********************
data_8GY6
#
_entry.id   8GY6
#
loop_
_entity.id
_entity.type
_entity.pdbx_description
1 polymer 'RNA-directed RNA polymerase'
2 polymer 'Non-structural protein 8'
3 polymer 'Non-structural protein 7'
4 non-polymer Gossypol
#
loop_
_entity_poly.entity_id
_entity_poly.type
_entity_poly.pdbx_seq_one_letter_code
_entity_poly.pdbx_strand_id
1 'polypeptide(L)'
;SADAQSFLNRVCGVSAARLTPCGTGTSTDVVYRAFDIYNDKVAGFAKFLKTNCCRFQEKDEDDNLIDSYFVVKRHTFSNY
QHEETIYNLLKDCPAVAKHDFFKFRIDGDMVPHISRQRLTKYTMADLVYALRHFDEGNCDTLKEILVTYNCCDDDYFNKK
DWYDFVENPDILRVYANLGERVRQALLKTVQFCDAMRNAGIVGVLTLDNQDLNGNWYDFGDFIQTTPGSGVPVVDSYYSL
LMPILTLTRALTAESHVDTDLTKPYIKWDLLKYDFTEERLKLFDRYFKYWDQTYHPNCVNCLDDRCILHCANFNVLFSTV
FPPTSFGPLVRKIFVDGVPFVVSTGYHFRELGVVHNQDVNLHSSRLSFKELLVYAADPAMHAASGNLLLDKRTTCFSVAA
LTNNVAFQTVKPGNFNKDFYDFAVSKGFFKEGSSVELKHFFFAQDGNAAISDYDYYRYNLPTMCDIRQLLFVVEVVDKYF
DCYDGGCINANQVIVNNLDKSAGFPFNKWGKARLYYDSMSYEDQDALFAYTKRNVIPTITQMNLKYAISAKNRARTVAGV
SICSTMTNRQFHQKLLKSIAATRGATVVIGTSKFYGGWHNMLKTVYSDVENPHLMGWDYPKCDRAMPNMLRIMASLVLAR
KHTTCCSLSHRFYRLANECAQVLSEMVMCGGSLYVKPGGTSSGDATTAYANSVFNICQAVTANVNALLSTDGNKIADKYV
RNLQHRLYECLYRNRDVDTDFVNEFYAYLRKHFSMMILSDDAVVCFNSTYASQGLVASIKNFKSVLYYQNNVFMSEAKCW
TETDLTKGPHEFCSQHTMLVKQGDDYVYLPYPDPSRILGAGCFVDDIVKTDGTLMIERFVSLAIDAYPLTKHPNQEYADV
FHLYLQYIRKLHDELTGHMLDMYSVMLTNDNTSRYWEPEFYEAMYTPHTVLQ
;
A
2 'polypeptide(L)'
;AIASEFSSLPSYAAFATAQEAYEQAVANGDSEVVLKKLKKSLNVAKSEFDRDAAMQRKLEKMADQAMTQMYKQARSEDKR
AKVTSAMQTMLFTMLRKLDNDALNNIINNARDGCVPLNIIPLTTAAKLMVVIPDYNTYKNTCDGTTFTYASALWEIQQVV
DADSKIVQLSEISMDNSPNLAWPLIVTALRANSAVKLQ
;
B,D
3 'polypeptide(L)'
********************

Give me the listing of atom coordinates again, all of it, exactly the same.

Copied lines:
data_8GY6
#
_entry.id   8GY6
#
loop_
_entity.id
_entity.type
_entity.pdbx_description
1 polymer 'RNA-directed RNA polymerase'
2 polymer 'Non-structural protein 8'
3 polymer 'Non-structural protein 7'
4 non-polymer Gossypol
#
loop_
_entity_poly.entity_id
_entity_poly.type
_entity_poly.pdbx_seq_one_letter_code
_entity_poly.pdbx_strand_id
1 'polypeptide(L)'
;SADAQSFLNRVCGVSAARLTPCGTGTSTDVVYRAFDIYNDKVAGFAKFLKTNCCRFQEKDEDDNLIDSYFVVKRHTFSNY
QHEETIYNLLKDCPAVAKHDFFKFRIDGDMVPHISRQRLTKYTMADLVYALRHFDEGNCDTLKEILVTYNCCDDDYFNKK
DWYDFVENPDILRVYANLGERVRQALLKTVQFCDAMRNAGIVGVLTLDNQDLNGNWYDFGDFIQTTPGSGVPVVDSYYSL
LMPILTLTRALTAESHVDTDLTKPYIKWDLLKYDFTEERLKLFDRYFKYWDQTYHPNCVNCLDDRCILHCANFNVLFSTV
FPPTSFGPLVRKIFVDGVPFVVSTGYHFRELGVVHNQDVNLHSSRLSFKELLVYAADPAMHAASGNLLLDKRTTCFSVAA
LTNNVAFQTVKPGNFNKDFYDFAVSKGFFKEGSSVELKHFFFAQDGNAAISDYDYYRYNLPTMCDIRQLLFVVEVVDKYF
DCYDGGCINANQVIVNNLDKSAGFPFNKWGKARLYYDSMSYEDQDALFAYTKRNVIPTITQMNLKYAISAKNRARTVAGV
SICSTMTNRQFHQKLLKSIAATRGATVVIGTSKFYGGWHNMLKTVYSDVENPHLMGWDYPKCDRAMPNMLRIMASLVLAR
KHTTCCSLSHRFYRLANECAQVLSEMVMCGGSLYVKPGGTSSGDATTAYANSVFNICQAVTANVNALLSTDGNKIADKYV
RNLQHRLYECLYRNRDVDTDFVNEFYAYLRKHFSMMILSDDAVVCFNSTYASQGLVASIKNFKSVLYYQNNVFMSEAKCW
TETDLTKGPHEFCSQHTMLVKQGDDYVYLPYPDPSRILGAGCFVDDIVKTDGTLMIERFVSLAIDAYPLTKHPNQEYADV
FHLYLQYIRKLHDELTGHMLDMYSVMLTNDNTSRYWEPEFYEAMYTPHTVLQ
;
A
2 'polypeptide(L)'
;AIASEFSSLPSYAAFATAQEAYEQAVANGDSEVVLKKLKKSLNVAKSEFDRDAAMQRKLEKMADQAMTQMYKQARSEDKR
AKVTSAMQTMLFTMLRKLDNDALNNIINNARDGCVPLNIIPLTTAAKLMVVIPDYNTYKNTCDGTTFTYASALWEIQQVV
DADSKIVQLSEISMDNSPNLAWPLIVTALRANSAVKLQ
;
B,D
3 'polypeptide(L)'